First Person: Ken Read 

Ski team on track. Despite injuries, 2004 was a good for Canadian ski racers


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It’s something we want to emphasize so that it’s not just something you focus enormous amounts of time and energy to once you reach the top, it’s something you should be doing all the way along, really from K1, age 11, all the way up to the top.

Dealing with K1’s of course you’re just giving them instruction, giving them the tools of what you need to do, and the techniques to train. In K2 you start to use weights and get into training regimens and so on. It’s something that other teams do and we need to do the same.

Pique : The team obviously overcame a lot of obstacles this year, and also managed to hit a few milestones along the way, a bunch of new Canadian records. Were these milestones important to the team as a whole?

KR : Any milestone, any time, whether it’s an athlete’s personal best or something that’s a true breakthrough… that’s something that’s an enormous confidence booster to every single athlete. I have to single out Thomas Grandi’s hitting the podium at Kitzbuehel, that was a breakthrough. That was something that hadn’t been done before, and in my view it underscored the fact that we can.

The girls do have a history of success in the technical side, but on the men’s side when you’ve never done it, there’s always a lingering doubt because you haven’t broken into that territory. Now that it’s been broken the objective is not just to be on the podium but actually to win.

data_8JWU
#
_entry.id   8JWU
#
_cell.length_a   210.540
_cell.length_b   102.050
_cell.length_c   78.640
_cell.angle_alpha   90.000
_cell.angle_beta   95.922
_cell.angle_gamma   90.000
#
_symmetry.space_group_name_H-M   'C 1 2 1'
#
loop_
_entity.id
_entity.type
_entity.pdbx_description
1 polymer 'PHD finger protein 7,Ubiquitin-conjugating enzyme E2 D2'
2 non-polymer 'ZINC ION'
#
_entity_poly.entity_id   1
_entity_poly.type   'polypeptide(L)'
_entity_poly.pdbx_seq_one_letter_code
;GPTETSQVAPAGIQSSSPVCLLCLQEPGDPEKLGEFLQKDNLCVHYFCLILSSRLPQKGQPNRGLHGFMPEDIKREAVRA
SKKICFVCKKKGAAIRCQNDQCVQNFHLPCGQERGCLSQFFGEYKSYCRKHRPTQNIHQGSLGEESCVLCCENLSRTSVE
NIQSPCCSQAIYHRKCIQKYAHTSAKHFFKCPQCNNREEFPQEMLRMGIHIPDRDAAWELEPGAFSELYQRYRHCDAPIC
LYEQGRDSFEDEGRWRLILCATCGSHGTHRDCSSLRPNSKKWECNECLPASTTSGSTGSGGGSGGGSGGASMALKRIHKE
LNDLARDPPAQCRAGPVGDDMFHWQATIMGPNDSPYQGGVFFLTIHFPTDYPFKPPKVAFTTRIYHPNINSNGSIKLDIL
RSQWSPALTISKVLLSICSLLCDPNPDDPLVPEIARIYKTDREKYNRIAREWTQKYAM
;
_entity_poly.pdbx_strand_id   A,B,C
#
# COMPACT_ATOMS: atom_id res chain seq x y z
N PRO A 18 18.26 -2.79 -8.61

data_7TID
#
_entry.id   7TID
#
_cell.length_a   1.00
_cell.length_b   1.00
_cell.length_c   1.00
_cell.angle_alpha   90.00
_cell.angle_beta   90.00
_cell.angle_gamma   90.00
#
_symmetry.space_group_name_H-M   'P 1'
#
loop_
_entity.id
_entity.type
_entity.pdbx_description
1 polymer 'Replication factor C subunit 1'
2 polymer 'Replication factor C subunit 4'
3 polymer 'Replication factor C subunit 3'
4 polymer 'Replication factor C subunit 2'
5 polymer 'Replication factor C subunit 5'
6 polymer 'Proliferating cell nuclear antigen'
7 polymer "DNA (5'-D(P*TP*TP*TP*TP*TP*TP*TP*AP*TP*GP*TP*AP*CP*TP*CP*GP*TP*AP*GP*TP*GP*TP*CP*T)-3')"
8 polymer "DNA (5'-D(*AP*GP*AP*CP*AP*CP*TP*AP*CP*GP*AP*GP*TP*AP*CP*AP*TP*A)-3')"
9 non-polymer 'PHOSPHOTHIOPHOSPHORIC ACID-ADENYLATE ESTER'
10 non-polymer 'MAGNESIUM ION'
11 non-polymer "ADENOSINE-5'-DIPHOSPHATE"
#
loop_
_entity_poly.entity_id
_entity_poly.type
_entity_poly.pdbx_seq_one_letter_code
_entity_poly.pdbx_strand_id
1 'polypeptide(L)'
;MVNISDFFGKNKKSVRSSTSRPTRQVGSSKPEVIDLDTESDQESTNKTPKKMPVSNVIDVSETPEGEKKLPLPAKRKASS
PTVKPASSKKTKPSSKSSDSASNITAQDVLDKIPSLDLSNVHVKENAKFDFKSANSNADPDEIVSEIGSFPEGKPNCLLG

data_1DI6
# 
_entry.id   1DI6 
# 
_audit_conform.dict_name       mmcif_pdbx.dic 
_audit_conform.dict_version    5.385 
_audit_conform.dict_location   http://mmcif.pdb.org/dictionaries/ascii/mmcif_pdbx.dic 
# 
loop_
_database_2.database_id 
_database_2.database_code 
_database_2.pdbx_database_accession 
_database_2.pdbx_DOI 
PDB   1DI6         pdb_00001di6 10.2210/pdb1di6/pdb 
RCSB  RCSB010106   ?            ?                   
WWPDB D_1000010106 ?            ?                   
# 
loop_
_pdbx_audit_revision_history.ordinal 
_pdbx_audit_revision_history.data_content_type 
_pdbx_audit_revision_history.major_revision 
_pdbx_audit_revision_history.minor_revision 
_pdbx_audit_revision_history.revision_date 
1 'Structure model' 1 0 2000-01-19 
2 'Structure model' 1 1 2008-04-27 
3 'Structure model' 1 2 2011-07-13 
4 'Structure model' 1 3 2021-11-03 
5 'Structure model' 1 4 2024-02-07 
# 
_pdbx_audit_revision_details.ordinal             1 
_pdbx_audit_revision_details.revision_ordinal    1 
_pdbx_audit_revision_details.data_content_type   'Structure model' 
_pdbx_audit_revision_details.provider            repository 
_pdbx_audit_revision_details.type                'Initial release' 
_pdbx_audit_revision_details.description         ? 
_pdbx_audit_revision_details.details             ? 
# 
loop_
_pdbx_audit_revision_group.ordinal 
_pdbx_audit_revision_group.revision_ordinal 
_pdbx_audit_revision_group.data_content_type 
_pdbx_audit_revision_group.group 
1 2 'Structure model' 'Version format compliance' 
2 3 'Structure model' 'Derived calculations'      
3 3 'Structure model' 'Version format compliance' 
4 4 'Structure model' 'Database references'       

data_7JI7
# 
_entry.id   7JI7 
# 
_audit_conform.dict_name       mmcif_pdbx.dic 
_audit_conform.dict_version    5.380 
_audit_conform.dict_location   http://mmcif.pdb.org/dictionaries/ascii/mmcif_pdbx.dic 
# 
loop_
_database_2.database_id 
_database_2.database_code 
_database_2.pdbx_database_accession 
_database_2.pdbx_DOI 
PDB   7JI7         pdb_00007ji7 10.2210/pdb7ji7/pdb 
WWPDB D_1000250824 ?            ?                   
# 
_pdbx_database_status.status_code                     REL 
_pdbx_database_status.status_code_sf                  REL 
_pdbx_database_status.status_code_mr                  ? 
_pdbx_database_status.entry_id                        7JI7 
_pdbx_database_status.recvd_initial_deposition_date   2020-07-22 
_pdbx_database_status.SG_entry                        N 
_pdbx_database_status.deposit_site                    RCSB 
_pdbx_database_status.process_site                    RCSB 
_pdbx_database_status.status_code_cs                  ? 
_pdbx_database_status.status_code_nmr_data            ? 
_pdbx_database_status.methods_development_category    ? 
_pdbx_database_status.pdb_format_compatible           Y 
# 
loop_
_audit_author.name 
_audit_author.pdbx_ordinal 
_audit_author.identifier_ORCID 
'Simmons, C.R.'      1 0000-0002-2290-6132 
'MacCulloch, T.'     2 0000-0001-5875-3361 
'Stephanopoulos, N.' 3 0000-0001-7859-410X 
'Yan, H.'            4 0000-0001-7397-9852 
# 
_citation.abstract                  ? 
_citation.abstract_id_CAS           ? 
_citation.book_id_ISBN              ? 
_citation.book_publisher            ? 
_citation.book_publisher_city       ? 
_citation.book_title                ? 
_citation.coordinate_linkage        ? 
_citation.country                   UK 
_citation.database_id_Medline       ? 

And we start to believe that we can. We saw Grandi, and then we saw (Julien) Cousineau and (Jean-Philippe) Roy, and towards the end we saw (Mike) Janyk and (Ryan) Semple really coming on, as well as some of the younger athletes like Paul Stutz. I remember (Stutz’s) comment at Kitzbuehel that it was not only cool to be in the race, but to be there when a Canadian does so well. Those are the valuable assets that come with good performances.

Beyond that, when you see five girls qualifying for a second run in Are (Sweden), and their belief in coming out and saying ‘one of us could have won this’.

Or Emily Brydon and the consistency that she started to show, and her coming to the end of the year saying ‘I know I could have done better’. It’s the kind of thing that you wait for, you want to hear it coming from the athlete.

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